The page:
Cumulative Coulomb Stress Triggering as an Explanation for the Canterbury (New Zealand) Aftershock Sequence: Initial Conditions Are Everything?
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Using 2 years of aftershock data and three fault-plane solutions for each of the initial M7.1 Darfield earthquake and the larger (\(M >6\)) aftershocks, we conduct a detailed examination of Coulomb stress transfer in the Canterbury 2010–2011 earthquake sequence. Moment tensor solutions exist for 283 of the events with \(M \ge 3.6\), while 713 other events of \(M \ge 3.6\) have only hypocentre and magnitude information available. We look at various methods for deciding between the two possible mechanisms for the 283 events with moment tensor solutions, including conformation to observed surface faulting, and maximum \(\Delta\)CFF transfer from the Darfield main shock. For the remaining events, imputation methods for the mechanism including nearest-neighbour, kernel smoothing, and optimal plane methods are considered. Fault length, width, and depth are arrived at via a suite of scaling relations. A large (50–70 %) proportion of the faults considered were calculated to have initial loading in excess of the final stress drop. The majority of faults that accumulated positive \(\Delta\)CFF during the sequence were ‘encouraged’ by the main shock failure, but, on the other hand, of the faults that failed during the sequence, more than 50 % of faults appeared to have accumulated a negative \(\Delta\)CFF from all preceding failures during the sequence. These results were qualitatively insensitive to any of the factors considered. We conclude that there is much unknown about how Coulomb stress triggering works in practice.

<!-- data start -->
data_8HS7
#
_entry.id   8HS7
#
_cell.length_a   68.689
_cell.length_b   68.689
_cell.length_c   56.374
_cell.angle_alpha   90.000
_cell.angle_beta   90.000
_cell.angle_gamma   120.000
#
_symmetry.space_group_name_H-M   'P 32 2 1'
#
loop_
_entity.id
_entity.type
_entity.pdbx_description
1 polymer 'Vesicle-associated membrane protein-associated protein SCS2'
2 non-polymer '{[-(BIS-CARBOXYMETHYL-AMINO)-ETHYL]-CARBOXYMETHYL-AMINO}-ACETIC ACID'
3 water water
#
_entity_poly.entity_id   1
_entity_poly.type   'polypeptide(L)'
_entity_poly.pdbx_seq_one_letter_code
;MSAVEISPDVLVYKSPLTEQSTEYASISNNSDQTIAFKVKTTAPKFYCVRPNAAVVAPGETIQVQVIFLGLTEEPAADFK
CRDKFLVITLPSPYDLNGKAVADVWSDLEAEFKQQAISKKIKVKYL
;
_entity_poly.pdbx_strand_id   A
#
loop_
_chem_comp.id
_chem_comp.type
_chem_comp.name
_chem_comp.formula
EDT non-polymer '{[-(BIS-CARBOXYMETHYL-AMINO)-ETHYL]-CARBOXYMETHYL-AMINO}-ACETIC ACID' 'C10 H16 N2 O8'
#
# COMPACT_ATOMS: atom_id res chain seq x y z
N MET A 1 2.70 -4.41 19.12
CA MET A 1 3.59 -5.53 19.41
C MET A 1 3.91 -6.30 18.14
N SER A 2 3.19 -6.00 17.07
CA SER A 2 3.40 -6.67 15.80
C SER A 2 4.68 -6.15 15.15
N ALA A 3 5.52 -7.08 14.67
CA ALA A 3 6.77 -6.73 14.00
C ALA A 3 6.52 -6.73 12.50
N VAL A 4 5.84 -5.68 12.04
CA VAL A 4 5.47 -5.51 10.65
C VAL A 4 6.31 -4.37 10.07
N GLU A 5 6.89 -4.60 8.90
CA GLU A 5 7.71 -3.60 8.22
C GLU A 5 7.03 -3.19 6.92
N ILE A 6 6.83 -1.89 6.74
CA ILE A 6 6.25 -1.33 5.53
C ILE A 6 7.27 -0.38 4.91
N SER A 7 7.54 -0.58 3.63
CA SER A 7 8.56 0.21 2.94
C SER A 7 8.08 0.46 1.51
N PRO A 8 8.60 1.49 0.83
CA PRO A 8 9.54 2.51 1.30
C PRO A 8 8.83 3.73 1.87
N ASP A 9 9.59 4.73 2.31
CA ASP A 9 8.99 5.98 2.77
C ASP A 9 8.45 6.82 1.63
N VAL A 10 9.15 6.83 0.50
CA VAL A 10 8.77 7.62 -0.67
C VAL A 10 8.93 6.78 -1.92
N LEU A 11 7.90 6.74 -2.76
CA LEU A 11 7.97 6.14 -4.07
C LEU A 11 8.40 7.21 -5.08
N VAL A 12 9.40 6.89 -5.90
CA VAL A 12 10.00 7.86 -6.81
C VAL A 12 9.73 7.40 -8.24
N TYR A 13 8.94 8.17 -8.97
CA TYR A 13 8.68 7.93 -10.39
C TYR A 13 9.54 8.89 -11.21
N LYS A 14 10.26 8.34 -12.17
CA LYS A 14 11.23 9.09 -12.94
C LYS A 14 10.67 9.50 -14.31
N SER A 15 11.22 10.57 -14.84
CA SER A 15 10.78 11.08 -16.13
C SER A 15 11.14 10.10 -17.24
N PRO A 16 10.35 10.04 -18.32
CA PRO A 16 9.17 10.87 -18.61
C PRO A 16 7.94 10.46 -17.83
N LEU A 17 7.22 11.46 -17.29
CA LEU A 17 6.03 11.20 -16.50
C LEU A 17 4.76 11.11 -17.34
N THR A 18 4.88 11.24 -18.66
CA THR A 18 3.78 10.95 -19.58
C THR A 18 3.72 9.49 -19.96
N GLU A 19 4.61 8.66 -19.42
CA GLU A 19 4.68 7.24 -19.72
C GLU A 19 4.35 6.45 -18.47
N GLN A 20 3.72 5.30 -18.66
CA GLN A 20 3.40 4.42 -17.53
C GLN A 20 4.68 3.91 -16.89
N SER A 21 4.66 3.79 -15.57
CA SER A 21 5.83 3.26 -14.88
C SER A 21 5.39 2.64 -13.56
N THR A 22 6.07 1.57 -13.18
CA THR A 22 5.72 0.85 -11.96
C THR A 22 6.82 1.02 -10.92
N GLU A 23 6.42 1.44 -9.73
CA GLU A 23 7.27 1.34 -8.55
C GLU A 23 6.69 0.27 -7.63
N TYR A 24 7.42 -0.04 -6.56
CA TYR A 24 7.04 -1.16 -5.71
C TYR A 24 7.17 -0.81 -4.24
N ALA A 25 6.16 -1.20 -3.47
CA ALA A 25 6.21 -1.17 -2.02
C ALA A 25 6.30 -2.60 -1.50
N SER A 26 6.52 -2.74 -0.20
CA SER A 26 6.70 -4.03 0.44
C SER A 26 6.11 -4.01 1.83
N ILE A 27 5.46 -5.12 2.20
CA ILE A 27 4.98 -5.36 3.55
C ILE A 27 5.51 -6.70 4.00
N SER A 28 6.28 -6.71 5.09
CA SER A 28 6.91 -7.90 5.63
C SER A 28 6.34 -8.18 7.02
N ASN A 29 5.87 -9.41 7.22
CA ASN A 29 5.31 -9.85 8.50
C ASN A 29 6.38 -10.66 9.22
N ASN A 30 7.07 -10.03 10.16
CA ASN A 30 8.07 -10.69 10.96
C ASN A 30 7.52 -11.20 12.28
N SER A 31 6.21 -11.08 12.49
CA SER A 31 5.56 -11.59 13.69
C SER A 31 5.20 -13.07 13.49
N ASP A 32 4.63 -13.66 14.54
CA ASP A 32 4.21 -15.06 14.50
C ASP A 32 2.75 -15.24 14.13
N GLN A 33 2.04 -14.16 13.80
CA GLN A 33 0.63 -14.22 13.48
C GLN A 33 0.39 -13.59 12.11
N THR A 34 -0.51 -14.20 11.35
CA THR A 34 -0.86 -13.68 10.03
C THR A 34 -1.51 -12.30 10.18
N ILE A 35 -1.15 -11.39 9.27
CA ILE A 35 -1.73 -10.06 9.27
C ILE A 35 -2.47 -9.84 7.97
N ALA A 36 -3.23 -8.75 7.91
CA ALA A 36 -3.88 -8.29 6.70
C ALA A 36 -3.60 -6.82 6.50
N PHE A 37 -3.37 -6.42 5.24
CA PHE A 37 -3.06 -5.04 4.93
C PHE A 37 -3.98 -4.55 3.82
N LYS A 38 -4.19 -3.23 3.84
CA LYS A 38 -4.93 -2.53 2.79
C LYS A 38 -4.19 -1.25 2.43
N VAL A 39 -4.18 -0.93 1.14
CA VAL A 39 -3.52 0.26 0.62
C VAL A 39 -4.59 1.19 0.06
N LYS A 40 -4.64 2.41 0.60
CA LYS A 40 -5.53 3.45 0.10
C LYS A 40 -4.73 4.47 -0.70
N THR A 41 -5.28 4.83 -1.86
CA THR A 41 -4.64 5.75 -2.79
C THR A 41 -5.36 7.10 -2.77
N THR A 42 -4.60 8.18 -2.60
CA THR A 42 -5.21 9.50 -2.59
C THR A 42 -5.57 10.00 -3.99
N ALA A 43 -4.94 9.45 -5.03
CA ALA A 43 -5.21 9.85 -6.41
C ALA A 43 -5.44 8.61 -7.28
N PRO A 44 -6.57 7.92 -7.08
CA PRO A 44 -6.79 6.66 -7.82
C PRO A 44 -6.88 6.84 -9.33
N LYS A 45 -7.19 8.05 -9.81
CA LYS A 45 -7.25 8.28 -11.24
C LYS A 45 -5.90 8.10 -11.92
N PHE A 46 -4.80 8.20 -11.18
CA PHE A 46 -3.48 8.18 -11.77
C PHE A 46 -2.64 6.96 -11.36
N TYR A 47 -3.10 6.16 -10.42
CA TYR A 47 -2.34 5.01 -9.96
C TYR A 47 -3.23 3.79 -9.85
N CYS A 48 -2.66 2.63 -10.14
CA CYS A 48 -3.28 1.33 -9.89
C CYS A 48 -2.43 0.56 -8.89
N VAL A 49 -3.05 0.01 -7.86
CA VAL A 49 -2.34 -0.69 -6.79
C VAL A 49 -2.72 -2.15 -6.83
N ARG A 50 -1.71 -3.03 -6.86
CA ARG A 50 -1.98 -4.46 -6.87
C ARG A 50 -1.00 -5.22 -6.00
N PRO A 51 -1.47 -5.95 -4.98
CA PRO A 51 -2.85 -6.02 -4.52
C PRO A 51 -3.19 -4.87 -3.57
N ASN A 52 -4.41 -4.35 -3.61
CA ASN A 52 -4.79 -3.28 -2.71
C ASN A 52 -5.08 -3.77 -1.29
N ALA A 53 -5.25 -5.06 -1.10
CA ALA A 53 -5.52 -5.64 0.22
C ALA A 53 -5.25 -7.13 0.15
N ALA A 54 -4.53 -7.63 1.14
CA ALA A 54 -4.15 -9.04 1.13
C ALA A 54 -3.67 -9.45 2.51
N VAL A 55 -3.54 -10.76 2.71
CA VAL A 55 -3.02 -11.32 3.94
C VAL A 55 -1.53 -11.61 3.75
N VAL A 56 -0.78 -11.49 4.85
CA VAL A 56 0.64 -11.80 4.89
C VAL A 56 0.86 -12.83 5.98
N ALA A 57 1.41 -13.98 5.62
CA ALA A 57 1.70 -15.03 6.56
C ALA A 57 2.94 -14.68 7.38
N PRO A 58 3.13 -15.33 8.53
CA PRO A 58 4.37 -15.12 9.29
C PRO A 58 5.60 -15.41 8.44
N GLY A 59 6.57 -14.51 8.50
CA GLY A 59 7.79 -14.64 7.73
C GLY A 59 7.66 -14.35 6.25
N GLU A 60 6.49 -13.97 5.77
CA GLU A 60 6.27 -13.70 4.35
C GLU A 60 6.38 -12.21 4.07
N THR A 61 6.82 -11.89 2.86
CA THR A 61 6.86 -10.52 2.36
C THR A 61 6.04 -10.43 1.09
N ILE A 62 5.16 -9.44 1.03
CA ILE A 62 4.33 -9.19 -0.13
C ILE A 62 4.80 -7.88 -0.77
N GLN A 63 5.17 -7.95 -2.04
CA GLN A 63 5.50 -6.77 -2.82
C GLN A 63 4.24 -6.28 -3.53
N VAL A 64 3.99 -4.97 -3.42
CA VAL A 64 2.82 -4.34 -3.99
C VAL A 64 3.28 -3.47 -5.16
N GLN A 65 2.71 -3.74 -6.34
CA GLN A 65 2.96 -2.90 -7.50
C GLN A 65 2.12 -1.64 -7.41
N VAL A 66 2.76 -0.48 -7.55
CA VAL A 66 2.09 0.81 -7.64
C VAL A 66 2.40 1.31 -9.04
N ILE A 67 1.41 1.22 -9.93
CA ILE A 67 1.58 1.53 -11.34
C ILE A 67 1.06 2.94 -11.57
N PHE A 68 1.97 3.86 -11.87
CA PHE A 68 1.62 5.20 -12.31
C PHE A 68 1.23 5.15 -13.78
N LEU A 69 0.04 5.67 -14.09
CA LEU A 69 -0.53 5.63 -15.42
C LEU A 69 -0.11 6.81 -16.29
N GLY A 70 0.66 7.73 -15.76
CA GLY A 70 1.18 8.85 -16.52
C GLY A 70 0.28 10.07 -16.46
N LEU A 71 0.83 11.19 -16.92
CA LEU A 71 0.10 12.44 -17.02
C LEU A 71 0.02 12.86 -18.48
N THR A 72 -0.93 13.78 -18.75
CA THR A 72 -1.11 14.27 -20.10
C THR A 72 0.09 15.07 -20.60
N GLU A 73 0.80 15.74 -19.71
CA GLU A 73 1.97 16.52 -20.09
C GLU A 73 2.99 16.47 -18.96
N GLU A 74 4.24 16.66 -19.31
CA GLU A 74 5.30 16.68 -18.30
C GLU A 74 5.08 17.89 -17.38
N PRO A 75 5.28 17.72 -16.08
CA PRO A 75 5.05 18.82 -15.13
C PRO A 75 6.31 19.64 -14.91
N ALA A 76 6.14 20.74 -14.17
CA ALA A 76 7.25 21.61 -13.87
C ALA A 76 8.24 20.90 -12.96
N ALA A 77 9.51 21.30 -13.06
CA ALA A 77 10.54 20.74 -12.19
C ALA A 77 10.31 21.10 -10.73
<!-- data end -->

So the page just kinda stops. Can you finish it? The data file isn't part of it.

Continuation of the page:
KeywordsCoulomb failure stress Canterbury earthquake sequence Fault plane solutions
The authors gratefully acknowledge discussions with GS seismologists Matt Gerstenberger, Annemarie Christopherson, Bill Fry, and John Ristau. Two anonymous referees provided helpful feedback.
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